Intended for healthcare professionals

Views And Reviews Acute Perspective

David Oliver: The NHS doesn’t need more “restructuring”

BMJ 2019; 366 doi: https://doi.org/10.1136/bmj.l4451 (Published 03 July 2019) Cite this as: BMJ 2019;366:l4451
  1. David Oliver, consultant in geriatrics and acute general medicine
  1. Berkshire
  1. davidoliver372{at}googlemail.com
    Follow David on Twitter: @mancunianmedic

People are fond of saying that the NHS needs some sort of radical overhaul. On 25 June the Conservative leadership candidate Boris Johnson said that it “needs reform,” as it was “not getting the kind of support and indeed the kind of changes and management that it needs.”1 The perils of constant structural reorganisation have been described beautifully in the Nuffield Trust’s Doomed to Repeat report.2 Politicians and lobbyists never learn.

Weeks before, Kate Andrews, associate director of the Institute of Economic Affairs (IEA), had asserted on Jeremy Vine’s BBC show that the NHS was falling behind other systems and needed structural reform. The link was tweeted by the IEA, saying that “we really, really, really need to structurally reform the NHS.”3

Andrews has made numerous broadcast appearances making the same arguments, but the IEA’s ideological opposition to the NHS model,4 its small state, pro-market view of public services, and its funding sources5 are rarely mentioned on air.

Although she called for restructuring, she specifically meant changing the NHS model of funding and provision. She highlighted that, in some selected population or disease specific outcomes, the NHS performs worse than some other EU countries. This is a fair comment, based on some international comparisons updated yearly by the Organisation for Economic Co-operation and Development (OECD)6 and other research groups.789 But data can be cited selectively to suit most ideological lines. And population health outcomes are influenced not just by healthcare but by social policy and non-medical determinants of health: inequalities, welfare, housing, education, tobacco, alcohol and food pricing, and regulation.1011

Funding and provision models

Andrews’s main point was that the NHS model of funding and provision has become a sacred cow, taboo in a serious political debate or public conversation. She argued that several other nations with different funding and provision models still provided universal, largely charge-free or reimbursable services to the population, often with better outcomes.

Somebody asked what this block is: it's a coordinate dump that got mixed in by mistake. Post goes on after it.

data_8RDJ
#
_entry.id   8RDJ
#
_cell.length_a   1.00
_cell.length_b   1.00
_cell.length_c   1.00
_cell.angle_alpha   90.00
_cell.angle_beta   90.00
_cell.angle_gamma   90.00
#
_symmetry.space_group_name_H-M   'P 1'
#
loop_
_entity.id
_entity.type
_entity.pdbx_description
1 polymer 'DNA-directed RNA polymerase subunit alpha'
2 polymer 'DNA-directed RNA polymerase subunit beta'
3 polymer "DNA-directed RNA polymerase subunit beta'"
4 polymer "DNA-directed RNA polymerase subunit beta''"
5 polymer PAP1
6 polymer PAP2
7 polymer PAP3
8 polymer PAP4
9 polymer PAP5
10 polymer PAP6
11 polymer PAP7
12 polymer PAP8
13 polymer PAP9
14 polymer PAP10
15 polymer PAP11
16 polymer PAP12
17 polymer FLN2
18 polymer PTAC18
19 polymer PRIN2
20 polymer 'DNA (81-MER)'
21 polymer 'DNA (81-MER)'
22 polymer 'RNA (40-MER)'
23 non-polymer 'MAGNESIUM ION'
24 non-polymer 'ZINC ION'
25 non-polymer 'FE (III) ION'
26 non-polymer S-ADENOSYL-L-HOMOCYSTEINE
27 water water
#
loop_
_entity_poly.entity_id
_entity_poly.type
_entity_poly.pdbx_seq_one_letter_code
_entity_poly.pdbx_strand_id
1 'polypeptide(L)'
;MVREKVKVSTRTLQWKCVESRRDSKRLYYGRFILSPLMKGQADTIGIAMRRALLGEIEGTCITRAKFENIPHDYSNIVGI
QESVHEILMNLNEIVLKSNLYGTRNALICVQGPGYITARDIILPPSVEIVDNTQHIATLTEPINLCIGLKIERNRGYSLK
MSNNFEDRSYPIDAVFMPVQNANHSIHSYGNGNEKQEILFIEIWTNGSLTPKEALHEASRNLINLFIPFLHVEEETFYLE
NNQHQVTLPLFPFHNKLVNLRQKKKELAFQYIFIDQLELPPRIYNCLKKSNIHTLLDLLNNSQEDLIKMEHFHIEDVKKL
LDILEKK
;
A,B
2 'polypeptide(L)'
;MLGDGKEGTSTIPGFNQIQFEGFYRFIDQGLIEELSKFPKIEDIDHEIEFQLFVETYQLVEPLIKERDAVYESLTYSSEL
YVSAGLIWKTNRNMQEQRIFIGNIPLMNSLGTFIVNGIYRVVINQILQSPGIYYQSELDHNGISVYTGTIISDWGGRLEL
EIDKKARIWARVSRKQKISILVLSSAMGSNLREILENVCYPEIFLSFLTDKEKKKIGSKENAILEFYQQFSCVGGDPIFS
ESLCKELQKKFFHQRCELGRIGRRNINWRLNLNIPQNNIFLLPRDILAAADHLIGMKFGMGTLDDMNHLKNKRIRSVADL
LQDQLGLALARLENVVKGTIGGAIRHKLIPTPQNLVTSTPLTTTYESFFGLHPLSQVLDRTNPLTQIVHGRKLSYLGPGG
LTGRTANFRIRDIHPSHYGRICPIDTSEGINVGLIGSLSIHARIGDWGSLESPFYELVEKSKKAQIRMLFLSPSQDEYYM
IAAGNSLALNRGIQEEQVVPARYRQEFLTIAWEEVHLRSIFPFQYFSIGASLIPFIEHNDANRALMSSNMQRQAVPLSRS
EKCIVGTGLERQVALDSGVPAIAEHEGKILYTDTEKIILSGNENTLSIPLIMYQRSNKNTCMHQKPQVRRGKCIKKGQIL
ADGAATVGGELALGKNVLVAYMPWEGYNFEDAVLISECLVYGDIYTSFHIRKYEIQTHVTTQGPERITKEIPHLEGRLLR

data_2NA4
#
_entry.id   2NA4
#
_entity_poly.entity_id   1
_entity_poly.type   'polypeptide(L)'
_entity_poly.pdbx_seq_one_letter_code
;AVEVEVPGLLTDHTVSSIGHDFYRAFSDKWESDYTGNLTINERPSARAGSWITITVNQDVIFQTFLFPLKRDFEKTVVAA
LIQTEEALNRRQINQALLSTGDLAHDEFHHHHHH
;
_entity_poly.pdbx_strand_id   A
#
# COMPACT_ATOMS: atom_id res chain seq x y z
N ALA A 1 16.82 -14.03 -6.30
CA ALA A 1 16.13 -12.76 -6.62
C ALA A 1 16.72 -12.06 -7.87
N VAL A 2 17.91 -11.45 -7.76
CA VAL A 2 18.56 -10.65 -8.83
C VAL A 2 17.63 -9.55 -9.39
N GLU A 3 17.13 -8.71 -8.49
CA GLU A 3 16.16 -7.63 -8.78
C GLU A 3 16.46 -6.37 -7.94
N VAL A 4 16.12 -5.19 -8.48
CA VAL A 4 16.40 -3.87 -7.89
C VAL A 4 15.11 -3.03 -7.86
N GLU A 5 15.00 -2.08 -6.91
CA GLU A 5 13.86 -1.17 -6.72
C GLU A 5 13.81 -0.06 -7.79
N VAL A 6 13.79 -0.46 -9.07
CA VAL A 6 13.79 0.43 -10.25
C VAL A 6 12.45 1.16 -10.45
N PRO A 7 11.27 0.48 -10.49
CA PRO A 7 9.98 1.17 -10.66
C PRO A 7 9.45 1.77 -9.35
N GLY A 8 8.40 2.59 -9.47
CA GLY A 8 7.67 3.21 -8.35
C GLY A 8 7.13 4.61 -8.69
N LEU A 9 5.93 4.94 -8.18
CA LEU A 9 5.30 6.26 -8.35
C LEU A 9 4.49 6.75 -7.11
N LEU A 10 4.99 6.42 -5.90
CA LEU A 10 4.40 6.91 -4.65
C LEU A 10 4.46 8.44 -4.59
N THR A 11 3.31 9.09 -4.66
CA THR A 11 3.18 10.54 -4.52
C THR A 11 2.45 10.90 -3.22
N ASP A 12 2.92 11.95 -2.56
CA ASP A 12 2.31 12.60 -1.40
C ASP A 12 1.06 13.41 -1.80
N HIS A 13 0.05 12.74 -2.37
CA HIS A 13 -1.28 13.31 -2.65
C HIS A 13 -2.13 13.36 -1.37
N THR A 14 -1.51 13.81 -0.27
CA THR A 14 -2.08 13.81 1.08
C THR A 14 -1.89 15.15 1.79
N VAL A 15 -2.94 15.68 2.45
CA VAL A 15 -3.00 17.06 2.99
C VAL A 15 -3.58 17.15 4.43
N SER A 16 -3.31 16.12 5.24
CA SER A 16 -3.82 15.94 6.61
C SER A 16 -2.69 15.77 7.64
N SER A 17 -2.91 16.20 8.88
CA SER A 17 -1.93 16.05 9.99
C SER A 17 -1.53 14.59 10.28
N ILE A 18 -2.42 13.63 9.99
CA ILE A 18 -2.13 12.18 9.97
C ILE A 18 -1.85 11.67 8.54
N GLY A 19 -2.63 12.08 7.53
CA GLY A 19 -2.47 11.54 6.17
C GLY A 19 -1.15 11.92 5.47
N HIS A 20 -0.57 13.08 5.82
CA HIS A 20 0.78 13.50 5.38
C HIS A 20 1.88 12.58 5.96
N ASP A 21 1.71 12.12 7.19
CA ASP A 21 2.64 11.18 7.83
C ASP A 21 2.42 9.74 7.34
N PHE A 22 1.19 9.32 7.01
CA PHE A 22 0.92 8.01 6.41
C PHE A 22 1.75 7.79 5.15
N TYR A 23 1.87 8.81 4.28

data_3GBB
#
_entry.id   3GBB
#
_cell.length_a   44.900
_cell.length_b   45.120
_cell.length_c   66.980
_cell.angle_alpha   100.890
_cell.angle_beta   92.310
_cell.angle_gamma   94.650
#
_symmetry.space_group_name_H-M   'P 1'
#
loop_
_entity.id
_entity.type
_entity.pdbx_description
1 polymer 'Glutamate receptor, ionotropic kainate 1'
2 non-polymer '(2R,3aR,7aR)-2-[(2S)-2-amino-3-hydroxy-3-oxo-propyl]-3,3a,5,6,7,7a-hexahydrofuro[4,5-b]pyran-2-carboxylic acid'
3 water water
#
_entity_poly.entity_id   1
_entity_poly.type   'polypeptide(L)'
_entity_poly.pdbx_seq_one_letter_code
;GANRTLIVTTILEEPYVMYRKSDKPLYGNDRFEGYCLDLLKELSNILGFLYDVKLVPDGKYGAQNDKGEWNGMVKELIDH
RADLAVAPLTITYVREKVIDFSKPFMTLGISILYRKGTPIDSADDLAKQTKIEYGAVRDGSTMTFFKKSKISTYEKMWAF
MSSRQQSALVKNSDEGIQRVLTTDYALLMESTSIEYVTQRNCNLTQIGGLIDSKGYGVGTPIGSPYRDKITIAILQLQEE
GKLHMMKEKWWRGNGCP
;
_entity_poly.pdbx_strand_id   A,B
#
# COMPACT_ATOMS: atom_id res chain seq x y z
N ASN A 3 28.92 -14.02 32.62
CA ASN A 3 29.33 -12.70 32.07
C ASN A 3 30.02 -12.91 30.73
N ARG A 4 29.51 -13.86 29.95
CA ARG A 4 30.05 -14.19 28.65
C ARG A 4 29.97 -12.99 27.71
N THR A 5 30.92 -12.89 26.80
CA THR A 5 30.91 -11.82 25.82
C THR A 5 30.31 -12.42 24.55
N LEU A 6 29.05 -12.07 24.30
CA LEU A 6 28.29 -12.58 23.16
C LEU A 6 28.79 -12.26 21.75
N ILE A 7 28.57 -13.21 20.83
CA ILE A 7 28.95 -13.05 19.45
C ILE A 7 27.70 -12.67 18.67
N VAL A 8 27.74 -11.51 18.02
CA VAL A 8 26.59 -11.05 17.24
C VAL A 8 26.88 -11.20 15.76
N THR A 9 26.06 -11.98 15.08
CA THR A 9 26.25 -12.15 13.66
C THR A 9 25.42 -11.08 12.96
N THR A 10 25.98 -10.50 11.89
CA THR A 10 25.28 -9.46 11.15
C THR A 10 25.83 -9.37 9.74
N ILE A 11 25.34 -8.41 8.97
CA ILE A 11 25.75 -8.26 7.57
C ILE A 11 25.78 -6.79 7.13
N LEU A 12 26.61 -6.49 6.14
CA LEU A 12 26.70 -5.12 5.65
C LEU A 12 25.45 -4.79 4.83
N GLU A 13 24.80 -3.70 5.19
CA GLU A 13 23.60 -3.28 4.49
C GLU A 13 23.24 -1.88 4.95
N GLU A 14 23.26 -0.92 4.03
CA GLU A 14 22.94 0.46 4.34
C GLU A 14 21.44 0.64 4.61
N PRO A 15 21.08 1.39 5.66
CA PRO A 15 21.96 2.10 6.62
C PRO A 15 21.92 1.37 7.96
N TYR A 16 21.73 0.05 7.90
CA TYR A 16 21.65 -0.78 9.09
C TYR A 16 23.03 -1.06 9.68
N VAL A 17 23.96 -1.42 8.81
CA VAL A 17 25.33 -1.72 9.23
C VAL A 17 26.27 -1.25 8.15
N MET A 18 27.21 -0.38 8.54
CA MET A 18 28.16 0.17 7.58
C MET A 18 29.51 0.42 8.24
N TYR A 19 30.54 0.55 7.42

For her on-air comparison, however, she didn’t pick other OECD countries that spend about the same as or less than the UK on healthcare. The 2017 OECD health statistics show that the countries she did cite (France, Germany, and Switzerland) all spend a considerably higher percentage of gross domestic product and more money per capita than the UK.12 These differences have been sustained over many years.

Those nations also employ more doctors and nurses per 1000 population and have more beds.11 They also use a so called “Bismarckian” funding model based on health insurance through individuals and employers, not the central or regional state.13 Germany and Switzerland in particular have very diverse, competitive, and consumerist service provision and a higher proportion of healthcare privately funded out of pocket. Meanwhile, the Commonwealth Fund repeatedly ranks the UK highly for equity of access and for people not being denied care for fear of cost.

I don’t disagree with Andrews that our outcome data for some conditions are mediocre; that there’s more than one way to provide a fairly universal, decent health system; or that the systems she cites have managed to avoid lurching from one high profile funding crisis to another. However, she did not choose to cite systems far closer to our own tax funded, single payer, “Beveridge” model, such as those in Scandinavia, Spain, or New Zealand. She didn’t make the argument that, if we made a political decision to fund the NHS to the same levels as France or Germany, the crisis narrative might disappear. As Nigel Edwards of the Nuffield Trust has pointed out, it’s a myth that no countries want to copy or learn from the NHS model.14

Make no mistake: the IEA would like to see a market in which multiple private sector health insurers and health providers derive profit from public healthcare provision. It certainly doesn’t want increased government funding of services, and it wants to see more responsibility devolved to individual citizens for their own health and healthcare.

Our traditional political parties have been reluctant to go down this route because it would be unpopular with many voters. The public is generally supportive of the NHS, its funding model, and its provision of care, free at the point of use and based on need.15

Of course, the NHS could be better—but this is equally possible within a tax funded, state provided system if it is adequately resourced and staffed. It doesn’t need a major restructure, or a change in its model of funding or provision, to achieve that.

Footnotes

References

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